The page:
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Battling the bilge

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The past week has provided yet more evidence of how overtly antisemitic modes of thought and the heavily conspiratorial worldview that invariably goes with it has come to permeate the outlook of certain extreme political and civic movements in our country. Even when ostensibly concerning issues of a general nature – be they illegal immigration, gang violence, drug trafficking, upholding traditional family norms and values, or water management – it’s becoming routine for Jews to be gratuitously dragged in and maligned. This is a defining characteristic of Protocols of the Elders of Zion-type thinking, the circuitous logic which as a matter of course lays the ultimate blame for society’s ills, regardless of what they might be, at the door of “global Jewry”.

Thus we saw the Al Jama-ah Party include a wholly irrelevant side-swipe against “Zionists” in its statement opposing lesbian, gay, bisexual, transgender, queer, intersex (LGBTQI+) participation in discussions around the revised government white paper on family life. Other anti-LGBTQI+ voices were even more explicit. In a flurry of bigoted and offensive tweets, one Mehmet Vefa Dag, the self-styled founder and president of a new political movement called the Truth and Solidarity Movement Party, asserted that “Zionist Jews” were “using their banks, corporations, media, and politicians to divide, conquer, and destabilise the world and inculcate hatred towards heterosexual white men”. Prior to this, the PAGAD (People Against Gangsterism and Drugs) movement in Cape Town combined the usual diatribes against Israel with attributing responsibility for bringing drugs to Cape Town’s streets and creating havoc in the communities in which it operates to “the vices of the Zionist world order, one being gangsterism and drugs”.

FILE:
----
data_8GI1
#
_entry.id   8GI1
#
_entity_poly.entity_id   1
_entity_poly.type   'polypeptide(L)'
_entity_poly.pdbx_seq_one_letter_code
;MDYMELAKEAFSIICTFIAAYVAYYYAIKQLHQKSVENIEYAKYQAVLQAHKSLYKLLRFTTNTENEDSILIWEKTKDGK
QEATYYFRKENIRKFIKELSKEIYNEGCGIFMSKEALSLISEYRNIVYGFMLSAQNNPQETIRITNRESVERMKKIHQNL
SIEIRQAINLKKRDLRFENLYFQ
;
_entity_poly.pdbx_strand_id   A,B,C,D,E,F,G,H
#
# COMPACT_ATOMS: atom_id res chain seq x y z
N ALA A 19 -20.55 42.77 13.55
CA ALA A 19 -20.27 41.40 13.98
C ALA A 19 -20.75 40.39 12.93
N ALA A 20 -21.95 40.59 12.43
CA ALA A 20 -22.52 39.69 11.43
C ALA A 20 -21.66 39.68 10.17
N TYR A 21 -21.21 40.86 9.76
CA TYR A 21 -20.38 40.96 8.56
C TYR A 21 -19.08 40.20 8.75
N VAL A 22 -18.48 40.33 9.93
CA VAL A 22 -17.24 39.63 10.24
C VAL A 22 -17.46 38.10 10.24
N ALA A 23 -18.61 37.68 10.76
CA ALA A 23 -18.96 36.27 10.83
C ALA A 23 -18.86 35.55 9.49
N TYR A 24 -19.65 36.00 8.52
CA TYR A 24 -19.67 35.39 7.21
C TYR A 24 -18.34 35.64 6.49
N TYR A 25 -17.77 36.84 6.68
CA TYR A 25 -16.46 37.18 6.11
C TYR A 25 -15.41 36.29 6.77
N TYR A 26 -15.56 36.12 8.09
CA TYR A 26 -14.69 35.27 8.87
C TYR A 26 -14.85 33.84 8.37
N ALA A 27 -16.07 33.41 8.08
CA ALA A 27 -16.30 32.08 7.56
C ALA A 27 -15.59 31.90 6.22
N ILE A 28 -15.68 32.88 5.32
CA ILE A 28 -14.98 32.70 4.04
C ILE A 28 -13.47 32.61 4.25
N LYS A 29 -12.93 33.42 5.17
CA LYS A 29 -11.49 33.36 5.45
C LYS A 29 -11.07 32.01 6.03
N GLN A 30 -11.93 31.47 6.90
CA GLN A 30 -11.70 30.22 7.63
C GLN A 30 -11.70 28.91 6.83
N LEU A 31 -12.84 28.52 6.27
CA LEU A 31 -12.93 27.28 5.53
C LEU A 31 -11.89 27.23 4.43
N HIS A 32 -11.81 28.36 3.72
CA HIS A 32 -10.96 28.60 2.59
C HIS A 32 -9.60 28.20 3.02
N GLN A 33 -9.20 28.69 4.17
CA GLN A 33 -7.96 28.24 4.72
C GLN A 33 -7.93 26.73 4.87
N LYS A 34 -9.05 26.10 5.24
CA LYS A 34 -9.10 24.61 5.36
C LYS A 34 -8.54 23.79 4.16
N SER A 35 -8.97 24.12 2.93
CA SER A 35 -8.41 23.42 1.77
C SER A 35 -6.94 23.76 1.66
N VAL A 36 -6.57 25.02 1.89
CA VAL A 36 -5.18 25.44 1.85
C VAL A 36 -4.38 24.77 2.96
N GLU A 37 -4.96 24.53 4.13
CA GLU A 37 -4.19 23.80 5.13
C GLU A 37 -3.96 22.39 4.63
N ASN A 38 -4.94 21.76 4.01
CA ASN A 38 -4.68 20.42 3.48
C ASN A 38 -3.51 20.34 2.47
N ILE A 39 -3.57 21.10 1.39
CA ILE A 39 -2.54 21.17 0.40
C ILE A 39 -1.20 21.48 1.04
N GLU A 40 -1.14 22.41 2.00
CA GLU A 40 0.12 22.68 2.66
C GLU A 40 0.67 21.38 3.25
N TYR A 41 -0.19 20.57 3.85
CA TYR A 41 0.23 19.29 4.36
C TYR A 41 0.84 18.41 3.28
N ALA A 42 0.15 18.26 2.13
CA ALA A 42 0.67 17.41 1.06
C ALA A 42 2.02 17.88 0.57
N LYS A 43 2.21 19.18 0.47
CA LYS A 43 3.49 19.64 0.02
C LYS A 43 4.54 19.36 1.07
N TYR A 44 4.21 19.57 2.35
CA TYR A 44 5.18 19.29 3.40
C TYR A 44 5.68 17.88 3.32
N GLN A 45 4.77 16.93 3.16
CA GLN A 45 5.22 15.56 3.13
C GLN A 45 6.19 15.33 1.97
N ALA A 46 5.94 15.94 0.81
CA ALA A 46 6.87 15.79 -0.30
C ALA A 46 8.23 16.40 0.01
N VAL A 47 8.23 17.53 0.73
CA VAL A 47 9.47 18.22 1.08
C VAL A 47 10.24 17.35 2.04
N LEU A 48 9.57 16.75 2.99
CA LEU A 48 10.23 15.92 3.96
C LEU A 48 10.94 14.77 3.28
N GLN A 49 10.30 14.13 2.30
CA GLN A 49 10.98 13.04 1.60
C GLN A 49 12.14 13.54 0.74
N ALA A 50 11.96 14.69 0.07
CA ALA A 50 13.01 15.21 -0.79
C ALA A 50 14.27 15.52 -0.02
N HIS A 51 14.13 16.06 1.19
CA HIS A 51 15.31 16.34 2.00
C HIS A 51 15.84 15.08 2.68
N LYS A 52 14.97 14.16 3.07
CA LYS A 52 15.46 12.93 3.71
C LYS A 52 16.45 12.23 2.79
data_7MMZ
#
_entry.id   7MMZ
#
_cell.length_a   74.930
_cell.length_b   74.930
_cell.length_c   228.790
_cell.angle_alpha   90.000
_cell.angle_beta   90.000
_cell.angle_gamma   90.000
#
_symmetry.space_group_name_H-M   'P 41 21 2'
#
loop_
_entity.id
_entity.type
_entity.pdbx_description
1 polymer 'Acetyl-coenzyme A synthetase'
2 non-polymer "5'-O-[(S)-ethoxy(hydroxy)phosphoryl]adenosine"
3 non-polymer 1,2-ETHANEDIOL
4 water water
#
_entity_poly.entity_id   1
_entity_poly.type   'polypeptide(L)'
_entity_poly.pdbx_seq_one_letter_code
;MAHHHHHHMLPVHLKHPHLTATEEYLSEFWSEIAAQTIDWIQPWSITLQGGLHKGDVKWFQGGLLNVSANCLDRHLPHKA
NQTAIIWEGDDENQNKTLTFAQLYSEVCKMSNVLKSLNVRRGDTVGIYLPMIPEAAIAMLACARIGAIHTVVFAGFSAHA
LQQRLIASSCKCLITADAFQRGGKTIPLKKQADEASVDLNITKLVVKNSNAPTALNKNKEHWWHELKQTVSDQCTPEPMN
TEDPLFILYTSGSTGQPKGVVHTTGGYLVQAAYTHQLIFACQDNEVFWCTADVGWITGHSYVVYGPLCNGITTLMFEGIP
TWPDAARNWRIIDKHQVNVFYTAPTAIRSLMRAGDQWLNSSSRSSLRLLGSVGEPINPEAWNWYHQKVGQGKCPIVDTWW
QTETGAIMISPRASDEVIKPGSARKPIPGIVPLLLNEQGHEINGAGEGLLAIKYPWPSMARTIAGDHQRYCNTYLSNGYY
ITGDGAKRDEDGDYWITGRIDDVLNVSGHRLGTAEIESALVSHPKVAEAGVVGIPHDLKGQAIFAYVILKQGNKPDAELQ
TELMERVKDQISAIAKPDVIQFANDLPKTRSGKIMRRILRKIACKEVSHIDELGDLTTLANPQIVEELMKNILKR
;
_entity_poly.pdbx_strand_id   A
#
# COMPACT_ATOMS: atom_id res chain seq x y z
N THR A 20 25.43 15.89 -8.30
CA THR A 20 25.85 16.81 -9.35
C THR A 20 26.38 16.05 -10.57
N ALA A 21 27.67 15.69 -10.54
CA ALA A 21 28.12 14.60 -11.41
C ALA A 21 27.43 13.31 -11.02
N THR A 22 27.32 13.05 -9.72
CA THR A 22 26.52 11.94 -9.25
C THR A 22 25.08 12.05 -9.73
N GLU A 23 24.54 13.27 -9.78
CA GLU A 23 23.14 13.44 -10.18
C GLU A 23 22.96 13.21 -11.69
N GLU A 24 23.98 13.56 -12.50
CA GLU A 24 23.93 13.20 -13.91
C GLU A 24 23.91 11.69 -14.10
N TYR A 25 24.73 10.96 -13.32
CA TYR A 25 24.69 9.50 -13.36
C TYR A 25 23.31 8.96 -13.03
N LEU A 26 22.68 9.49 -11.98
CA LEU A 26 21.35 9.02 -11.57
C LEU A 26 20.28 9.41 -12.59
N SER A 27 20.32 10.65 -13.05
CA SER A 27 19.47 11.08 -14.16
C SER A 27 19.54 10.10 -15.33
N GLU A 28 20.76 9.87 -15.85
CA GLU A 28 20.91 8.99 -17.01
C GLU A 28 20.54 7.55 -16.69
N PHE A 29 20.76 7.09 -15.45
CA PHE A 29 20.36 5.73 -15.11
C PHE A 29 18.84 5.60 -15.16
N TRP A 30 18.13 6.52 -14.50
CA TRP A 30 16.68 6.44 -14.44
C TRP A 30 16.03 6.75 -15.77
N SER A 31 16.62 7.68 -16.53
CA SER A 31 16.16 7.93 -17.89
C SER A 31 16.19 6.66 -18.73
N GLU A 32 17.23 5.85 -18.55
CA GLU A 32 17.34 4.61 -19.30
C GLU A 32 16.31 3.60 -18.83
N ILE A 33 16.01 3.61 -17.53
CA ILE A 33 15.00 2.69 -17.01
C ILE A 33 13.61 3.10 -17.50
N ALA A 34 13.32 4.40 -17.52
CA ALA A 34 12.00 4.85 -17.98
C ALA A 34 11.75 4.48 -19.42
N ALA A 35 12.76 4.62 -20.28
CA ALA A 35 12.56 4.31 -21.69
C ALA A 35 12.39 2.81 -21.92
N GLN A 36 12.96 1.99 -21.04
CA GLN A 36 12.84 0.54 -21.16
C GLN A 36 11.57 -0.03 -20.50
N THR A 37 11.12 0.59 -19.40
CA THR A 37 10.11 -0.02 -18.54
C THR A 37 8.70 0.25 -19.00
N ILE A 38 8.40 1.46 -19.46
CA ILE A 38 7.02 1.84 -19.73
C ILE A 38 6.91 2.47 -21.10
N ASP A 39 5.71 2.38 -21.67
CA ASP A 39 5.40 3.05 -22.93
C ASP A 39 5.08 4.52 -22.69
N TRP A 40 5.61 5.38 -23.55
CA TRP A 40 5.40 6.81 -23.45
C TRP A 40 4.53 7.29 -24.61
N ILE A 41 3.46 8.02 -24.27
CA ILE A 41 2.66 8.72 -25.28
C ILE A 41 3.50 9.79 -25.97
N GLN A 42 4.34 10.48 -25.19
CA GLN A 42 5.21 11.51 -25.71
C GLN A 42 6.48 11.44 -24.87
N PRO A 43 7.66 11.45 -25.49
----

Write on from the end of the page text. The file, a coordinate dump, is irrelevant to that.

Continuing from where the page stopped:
Thankfully, we have also witnessed, at least on mainstream online forums, a fair amount of angry push-back from the public at large. It would seem that the average fair-minded, thinking South African has little difficulty in recognising such rhetoric for the unhinged and hate-driven bilge that it is. That this is so is certainly in large part attributable to the kind of democratic, non-racial values that South Africans as a whole committed themselves to adhering to and upholding just less than 30 years ago, values which continue, however imperfectly, to underpin and inform our culture to this day.

To ensure that these values remain respected and adequately protected, it goes without saying that ongoing education along with due sensitivity training is vital, whether in schools, homes, workplaces, or indeed in the wider intellectual-cultural sphere. The South African Jewish Board of Deputies’ own core work therefore includes helping to lead and be the public face of the Jewish community in fostering such a society. As often featured in this column over the years, they include such initiatives as our regular #MakeUsCount election year campaigns; participation in commemorative events on public holidays; and in more recent times, in humanitarian relief efforts outside our community. The Board has also brought out a number of noteworthy books and scholarly articles on Jewish participation in the struggle for democracy in South Africa, with many of those who feature in them having since been recognised and honoured for their contribution at our biennial and sometimes regional conferences. Through this, we have hopefully helped to instil a sense of pride in this and upcoming generations in how much our small community was ultimately able to be part of bringing about the advent of democracy, and to inspire others from our ranks to further this legacy.

  • Listen to Charisse Zeifert on Jewish Board Talk, 101.9 ChaiFM, every Friday, from 12:00 to 13:00.

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